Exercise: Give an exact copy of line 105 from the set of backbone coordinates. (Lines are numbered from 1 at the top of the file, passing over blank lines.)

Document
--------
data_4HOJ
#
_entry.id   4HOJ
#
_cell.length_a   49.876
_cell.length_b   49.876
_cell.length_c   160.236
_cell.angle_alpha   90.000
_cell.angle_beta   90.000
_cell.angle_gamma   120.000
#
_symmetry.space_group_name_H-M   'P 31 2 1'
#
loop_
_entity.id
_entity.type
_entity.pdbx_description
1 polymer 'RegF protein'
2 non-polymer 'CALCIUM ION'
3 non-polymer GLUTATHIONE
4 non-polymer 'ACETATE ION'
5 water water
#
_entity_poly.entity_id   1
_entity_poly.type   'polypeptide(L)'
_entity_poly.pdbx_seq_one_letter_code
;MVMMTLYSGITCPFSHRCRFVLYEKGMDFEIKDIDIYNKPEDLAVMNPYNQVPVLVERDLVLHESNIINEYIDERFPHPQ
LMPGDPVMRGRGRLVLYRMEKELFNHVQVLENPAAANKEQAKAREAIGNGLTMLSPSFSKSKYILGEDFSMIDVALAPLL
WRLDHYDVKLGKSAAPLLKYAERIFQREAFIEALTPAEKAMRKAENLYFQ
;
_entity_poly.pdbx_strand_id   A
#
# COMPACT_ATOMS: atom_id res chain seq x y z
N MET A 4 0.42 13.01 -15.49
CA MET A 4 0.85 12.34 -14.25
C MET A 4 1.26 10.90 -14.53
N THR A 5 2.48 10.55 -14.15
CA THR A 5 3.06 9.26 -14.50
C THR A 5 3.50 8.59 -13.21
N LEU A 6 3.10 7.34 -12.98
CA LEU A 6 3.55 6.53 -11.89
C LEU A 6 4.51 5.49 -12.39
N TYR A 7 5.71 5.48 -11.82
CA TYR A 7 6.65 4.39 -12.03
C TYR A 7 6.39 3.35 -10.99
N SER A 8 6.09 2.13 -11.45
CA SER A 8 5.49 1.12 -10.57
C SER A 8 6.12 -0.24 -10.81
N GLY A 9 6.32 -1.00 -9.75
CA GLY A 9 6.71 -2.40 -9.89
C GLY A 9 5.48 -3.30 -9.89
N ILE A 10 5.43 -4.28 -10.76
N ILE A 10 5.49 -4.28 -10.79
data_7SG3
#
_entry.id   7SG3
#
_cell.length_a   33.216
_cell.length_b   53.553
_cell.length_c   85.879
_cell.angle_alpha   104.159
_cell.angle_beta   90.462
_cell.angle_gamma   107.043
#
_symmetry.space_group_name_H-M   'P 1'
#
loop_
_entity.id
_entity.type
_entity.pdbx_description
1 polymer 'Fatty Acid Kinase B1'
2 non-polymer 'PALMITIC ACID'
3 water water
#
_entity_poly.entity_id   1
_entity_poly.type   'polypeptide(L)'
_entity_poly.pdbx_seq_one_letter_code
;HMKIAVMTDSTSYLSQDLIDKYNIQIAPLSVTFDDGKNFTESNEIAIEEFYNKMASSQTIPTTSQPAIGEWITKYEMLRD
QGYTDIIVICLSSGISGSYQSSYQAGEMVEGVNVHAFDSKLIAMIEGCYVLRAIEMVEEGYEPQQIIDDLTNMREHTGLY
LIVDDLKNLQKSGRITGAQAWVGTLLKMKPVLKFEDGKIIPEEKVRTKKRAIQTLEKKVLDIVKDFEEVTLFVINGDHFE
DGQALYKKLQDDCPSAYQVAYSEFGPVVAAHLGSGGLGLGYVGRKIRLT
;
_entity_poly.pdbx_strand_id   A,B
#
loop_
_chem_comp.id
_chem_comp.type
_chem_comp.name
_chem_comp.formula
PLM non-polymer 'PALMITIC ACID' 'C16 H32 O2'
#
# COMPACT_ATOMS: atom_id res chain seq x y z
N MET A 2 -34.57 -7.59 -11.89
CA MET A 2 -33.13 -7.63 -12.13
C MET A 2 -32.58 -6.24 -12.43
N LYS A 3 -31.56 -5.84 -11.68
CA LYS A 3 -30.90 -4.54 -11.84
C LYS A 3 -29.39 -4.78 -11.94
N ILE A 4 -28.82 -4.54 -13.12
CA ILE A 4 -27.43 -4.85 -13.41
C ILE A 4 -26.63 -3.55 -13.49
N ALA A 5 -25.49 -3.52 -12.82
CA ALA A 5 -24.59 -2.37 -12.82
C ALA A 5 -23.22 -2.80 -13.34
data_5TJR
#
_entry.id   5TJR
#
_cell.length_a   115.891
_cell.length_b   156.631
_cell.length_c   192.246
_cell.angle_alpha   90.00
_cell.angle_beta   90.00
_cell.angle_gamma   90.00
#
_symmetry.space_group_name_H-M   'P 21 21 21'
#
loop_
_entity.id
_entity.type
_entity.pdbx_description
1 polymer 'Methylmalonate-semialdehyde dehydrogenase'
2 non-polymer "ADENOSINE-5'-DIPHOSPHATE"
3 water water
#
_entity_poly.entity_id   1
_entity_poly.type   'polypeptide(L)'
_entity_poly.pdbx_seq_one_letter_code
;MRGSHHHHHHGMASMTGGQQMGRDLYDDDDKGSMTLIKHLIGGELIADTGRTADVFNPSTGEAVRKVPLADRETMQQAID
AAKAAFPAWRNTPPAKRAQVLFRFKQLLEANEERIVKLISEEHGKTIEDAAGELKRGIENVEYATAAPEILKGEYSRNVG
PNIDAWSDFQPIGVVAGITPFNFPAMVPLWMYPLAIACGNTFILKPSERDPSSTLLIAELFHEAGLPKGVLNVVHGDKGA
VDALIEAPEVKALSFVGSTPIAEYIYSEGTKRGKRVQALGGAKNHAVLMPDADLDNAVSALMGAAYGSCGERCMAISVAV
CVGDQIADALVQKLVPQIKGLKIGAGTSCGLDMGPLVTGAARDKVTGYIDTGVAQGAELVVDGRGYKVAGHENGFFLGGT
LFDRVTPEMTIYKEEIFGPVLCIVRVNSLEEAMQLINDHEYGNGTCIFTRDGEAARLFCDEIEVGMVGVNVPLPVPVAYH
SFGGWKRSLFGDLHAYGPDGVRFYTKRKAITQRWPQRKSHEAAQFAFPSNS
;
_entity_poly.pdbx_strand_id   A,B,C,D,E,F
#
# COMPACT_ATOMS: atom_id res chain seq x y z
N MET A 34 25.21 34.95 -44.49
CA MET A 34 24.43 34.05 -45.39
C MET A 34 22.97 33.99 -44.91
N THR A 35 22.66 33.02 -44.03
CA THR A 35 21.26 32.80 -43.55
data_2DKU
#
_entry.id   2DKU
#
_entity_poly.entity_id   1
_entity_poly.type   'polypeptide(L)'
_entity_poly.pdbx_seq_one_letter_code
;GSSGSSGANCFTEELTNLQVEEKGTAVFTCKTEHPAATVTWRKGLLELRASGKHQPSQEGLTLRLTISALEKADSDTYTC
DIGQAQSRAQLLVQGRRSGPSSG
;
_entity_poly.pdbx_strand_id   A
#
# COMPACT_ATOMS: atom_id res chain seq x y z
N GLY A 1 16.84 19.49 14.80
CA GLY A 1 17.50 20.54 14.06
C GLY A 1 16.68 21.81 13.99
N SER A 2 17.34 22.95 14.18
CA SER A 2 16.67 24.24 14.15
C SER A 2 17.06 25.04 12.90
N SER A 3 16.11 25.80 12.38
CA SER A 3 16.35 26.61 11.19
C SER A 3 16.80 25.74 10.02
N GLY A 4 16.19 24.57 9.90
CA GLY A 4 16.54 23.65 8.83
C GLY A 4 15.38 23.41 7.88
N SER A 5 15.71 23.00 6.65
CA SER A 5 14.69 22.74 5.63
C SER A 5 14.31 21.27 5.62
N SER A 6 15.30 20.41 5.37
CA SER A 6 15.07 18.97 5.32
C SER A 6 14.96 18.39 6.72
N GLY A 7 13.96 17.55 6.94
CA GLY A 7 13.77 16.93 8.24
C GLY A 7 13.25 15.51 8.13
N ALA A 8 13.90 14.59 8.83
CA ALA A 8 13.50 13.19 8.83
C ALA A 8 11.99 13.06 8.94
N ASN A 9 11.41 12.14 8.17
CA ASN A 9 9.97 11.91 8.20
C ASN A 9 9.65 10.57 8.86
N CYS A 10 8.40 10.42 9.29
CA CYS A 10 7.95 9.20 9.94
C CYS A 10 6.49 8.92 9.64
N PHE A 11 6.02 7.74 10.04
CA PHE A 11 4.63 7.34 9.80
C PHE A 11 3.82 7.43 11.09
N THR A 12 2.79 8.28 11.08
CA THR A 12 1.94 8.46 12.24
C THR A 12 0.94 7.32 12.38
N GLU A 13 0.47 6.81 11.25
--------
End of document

data_5TJR